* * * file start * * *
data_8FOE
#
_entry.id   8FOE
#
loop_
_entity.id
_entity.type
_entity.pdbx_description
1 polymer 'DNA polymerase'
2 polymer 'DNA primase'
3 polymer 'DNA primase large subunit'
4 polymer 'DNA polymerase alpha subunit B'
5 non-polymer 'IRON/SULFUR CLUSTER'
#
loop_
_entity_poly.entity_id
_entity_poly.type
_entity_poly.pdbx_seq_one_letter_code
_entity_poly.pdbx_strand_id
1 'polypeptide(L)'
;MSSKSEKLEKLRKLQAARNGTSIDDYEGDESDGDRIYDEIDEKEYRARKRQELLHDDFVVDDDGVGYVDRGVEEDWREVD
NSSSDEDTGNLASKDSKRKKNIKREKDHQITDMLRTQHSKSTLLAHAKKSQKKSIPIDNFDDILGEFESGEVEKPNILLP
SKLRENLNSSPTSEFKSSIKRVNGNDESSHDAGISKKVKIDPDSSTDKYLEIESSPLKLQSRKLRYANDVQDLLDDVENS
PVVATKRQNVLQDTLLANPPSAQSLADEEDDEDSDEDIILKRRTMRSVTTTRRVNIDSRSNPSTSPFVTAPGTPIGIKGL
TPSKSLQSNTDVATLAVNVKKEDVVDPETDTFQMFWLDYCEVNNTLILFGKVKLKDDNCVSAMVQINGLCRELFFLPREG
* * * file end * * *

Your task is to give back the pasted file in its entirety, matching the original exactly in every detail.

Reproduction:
data_8FOE
#
_entry.id   8FOE
#
loop_
_entity.id
_entity.type
_entity.pdbx_description
1 polymer 'DNA polymerase'
2 polymer 'DNA primase'
3 polymer 'DNA primase large subunit'
4 polymer 'DNA polymerase alpha subunit B'
5 non-polymer 'IRON/SULFUR CLUSTER'
#
loop_
_entity_poly.entity_id
_entity_poly.type
_entity_poly.pdbx_seq_one_letter_code
_entity_poly.pdbx_strand_id
1 'polypeptide(L)'
;MSSKSEKLEKLRKLQAARNGTSIDDYEGDESDGDRIYDEIDEKEYRARKRQELLHDDFVVDDDGVGYVDRGVEEDWREVD
NSSSDEDTGNLASKDSKRKKNIKREKDHQITDMLRTQHSKSTLLAHAKKSQKKSIPIDNFDDILGEFESGEVEKPNILLP
SKLRENLNSSPTSEFKSSIKRVNGNDESSHDAGISKKVKIDPDSSTDKYLEIESSPLKLQSRKLRYANDVQDLLDDVENS
PVVATKRQNVLQDTLLANPPSAQSLADEEDDEDSDEDIILKRRTMRSVTTTRRVNIDSRSNPSTSPFVTAPGTPIGIKGL
TPSKSLQSNTDVATLAVNVKKEDVVDPETDTFQMFWLDYCEVNNTLILFGKVKLKDDNCVSAMVQINGLCRELFFLPREG